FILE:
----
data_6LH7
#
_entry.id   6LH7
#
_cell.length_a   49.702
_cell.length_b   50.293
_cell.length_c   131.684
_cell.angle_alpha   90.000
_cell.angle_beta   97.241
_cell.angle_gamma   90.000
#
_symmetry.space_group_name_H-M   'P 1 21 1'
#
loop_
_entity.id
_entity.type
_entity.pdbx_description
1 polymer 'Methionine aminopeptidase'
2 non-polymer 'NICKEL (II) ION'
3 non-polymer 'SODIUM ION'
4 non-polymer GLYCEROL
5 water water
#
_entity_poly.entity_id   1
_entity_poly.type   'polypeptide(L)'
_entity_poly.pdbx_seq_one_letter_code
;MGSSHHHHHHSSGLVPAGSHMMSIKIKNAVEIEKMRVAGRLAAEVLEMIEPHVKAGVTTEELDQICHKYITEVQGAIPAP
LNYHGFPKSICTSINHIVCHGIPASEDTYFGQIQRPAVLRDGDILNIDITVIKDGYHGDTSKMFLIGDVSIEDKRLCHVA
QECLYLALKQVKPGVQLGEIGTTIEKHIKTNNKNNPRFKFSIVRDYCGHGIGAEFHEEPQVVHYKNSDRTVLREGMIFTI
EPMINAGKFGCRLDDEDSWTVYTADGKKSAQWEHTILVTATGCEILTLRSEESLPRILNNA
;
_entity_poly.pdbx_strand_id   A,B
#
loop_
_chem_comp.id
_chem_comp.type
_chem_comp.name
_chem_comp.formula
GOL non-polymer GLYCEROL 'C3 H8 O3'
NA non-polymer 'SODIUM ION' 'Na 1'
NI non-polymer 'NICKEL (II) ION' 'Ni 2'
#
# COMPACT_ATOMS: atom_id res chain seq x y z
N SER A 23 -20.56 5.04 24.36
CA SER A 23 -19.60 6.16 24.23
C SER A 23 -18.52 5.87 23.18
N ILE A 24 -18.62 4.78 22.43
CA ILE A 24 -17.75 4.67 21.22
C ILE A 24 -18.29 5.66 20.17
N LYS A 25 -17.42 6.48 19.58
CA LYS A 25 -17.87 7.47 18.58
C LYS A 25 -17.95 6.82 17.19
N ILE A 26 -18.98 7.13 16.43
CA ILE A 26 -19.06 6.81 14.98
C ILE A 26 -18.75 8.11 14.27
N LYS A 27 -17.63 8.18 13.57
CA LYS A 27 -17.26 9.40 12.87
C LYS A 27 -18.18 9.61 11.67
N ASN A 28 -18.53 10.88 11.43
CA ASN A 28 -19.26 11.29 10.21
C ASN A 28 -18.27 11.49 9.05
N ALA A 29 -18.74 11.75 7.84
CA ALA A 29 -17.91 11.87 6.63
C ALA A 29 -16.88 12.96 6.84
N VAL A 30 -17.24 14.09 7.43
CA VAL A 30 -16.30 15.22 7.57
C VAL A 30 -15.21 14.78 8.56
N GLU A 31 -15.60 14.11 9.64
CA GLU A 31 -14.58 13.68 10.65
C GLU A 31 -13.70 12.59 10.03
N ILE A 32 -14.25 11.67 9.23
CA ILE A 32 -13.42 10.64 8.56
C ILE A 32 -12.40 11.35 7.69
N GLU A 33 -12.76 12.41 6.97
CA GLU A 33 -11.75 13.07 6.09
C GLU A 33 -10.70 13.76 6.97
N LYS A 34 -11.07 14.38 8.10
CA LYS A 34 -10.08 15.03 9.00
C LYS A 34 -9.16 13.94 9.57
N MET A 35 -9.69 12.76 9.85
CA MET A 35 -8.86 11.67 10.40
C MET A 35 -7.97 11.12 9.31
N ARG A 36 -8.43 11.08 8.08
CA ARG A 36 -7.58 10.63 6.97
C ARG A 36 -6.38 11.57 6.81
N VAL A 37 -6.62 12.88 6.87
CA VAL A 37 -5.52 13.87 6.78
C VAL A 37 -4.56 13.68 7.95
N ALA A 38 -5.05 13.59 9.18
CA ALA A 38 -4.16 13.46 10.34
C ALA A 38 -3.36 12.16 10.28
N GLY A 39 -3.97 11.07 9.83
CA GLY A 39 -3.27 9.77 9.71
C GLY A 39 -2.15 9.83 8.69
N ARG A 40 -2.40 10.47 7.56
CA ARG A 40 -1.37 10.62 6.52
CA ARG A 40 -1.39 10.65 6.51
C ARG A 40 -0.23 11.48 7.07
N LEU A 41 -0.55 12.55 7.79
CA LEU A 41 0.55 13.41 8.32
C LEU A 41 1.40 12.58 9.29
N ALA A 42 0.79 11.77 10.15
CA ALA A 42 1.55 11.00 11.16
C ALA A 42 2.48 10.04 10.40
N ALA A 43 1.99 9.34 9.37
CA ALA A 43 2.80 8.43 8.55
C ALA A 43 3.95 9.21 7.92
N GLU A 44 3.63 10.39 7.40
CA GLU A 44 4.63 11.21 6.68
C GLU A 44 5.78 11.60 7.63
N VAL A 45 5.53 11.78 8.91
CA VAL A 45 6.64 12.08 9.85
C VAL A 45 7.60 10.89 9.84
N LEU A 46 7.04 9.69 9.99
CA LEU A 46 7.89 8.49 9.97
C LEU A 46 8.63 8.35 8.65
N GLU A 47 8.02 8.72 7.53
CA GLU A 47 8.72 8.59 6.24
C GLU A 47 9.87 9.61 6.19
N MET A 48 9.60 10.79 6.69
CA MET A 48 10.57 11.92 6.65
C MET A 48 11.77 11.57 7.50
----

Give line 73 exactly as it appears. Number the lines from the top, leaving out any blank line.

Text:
C ILE A 32 -12.40 11.35 7.69